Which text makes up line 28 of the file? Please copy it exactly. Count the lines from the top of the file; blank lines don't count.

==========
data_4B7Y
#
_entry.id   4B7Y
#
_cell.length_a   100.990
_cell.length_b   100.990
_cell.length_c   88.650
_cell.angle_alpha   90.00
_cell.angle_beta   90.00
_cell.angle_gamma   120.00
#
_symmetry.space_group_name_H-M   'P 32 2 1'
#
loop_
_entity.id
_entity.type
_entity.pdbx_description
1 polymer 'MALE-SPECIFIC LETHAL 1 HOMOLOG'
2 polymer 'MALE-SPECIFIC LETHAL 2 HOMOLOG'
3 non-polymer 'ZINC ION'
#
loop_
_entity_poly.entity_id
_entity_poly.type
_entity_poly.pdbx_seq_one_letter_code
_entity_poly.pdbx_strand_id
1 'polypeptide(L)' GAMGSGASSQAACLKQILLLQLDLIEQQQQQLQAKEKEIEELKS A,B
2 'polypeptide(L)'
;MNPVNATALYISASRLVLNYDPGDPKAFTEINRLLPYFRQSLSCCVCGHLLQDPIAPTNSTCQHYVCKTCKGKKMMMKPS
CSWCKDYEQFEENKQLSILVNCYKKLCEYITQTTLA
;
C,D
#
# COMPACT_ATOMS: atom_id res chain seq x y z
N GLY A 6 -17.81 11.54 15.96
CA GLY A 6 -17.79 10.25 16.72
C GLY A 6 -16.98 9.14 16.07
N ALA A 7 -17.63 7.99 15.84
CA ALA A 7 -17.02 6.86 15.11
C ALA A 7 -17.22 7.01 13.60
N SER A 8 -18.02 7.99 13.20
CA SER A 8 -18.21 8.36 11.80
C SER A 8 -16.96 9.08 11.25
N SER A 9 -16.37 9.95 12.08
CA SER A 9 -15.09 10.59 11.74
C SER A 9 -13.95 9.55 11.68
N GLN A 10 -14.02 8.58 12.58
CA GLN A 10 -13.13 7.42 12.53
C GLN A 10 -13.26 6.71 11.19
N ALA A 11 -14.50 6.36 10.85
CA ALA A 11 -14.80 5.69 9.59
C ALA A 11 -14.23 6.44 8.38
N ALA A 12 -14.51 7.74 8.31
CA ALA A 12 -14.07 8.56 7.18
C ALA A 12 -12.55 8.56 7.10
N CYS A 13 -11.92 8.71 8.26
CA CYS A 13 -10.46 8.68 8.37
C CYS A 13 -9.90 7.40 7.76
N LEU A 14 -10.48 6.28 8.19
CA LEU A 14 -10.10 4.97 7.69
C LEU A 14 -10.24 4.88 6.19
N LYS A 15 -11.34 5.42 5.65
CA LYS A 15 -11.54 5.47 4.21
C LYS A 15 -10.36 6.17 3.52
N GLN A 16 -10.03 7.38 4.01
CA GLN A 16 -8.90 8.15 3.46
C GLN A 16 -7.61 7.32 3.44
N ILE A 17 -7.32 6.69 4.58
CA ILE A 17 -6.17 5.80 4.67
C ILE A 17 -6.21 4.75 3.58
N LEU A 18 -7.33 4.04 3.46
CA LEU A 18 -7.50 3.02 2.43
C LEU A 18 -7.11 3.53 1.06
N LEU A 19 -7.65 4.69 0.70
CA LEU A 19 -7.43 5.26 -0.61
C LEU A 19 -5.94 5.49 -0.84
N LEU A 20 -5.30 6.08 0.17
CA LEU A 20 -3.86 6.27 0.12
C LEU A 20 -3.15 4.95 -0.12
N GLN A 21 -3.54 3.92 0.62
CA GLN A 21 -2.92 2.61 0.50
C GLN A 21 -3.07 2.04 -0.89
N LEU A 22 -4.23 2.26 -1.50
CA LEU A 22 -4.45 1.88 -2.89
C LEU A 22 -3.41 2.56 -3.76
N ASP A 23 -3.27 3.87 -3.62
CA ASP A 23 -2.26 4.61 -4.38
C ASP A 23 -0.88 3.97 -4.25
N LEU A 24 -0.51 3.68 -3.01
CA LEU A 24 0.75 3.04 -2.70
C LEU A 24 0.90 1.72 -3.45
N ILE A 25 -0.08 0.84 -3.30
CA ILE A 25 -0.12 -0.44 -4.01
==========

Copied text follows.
2 'polypeptide(L)'